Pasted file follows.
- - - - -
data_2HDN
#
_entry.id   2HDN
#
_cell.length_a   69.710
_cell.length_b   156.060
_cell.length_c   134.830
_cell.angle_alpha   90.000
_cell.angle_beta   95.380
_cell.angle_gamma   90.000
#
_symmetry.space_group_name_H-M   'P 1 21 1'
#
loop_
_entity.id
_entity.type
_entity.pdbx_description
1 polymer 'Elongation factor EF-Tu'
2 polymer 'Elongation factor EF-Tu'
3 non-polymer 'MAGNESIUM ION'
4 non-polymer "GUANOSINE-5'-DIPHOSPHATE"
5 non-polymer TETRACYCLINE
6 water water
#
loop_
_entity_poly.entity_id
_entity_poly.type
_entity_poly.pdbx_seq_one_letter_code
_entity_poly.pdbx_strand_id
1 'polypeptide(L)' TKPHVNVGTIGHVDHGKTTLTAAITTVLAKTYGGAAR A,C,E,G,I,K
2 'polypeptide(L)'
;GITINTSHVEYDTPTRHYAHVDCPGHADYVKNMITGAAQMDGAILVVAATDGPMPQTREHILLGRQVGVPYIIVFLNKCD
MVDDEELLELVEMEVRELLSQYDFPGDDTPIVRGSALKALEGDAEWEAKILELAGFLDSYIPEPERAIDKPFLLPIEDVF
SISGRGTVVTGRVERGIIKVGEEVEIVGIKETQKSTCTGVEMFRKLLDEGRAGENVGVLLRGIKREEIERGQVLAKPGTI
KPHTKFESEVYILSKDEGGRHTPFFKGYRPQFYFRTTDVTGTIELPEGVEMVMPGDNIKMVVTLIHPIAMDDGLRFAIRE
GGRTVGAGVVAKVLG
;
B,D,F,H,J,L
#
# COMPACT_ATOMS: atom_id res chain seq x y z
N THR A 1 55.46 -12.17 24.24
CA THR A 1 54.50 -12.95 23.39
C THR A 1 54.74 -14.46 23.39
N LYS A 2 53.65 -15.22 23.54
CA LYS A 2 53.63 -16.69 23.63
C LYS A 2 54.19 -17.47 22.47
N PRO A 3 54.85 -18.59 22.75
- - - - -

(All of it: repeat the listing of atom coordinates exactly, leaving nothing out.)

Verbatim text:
data_2HDN
#
_entry.id   2HDN
#
_cell.length_a   69.710
_cell.length_b   156.060
_cell.length_c   134.830
_cell.angle_alpha   90.000
_cell.angle_beta   95.380
_cell.angle_gamma   90.000
#
_symmetry.space_group_name_H-M   'P 1 21 1'
#
loop_
_entity.id
_entity.type
_entity.pdbx_description
1 polymer 'Elongation factor EF-Tu'
2 polymer 'Elongation factor EF-Tu'
3 non-polymer 'MAGNESIUM ION'
4 non-polymer "GUANOSINE-5'-DIPHOSPHATE"
5 non-polymer TETRACYCLINE
6 water water
#
loop_
_entity_poly.entity_id
_entity_poly.type
_entity_poly.pdbx_seq_one_letter_code
_entity_poly.pdbx_strand_id
1 'polypeptide(L)' TKPHVNVGTIGHVDHGKTTLTAAITTVLAKTYGGAAR A,C,E,G,I,K
2 'polypeptide(L)'
;GITINTSHVEYDTPTRHYAHVDCPGHADYVKNMITGAAQMDGAILVVAATDGPMPQTREHILLGRQVGVPYIIVFLNKCD
MVDDEELLELVEMEVRELLSQYDFPGDDTPIVRGSALKALEGDAEWEAKILELAGFLDSYIPEPERAIDKPFLLPIEDVF
SISGRGTVVTGRVERGIIKVGEEVEIVGIKETQKSTCTGVEMFRKLLDEGRAGENVGVLLRGIKREEIERGQVLAKPGTI
KPHTKFESEVYILSKDEGGRHTPFFKGYRPQFYFRTTDVTGTIELPEGVEMVMPGDNIKMVVTLIHPIAMDDGLRFAIRE
GGRTVGAGVVAKVLG
;
B,D,F,H,J,L
#
# COMPACT_ATOMS: atom_id res chain seq x y z
N THR A 1 55.46 -12.17 24.24
CA THR A 1 54.50 -12.95 23.39
C THR A 1 54.74 -14.46 23.39
N LYS A 2 53.65 -15.22 23.54
CA LYS A 2 53.63 -16.69 23.63
C LYS A 2 54.19 -17.47 22.47
N PRO A 3 54.85 -18.59 22.75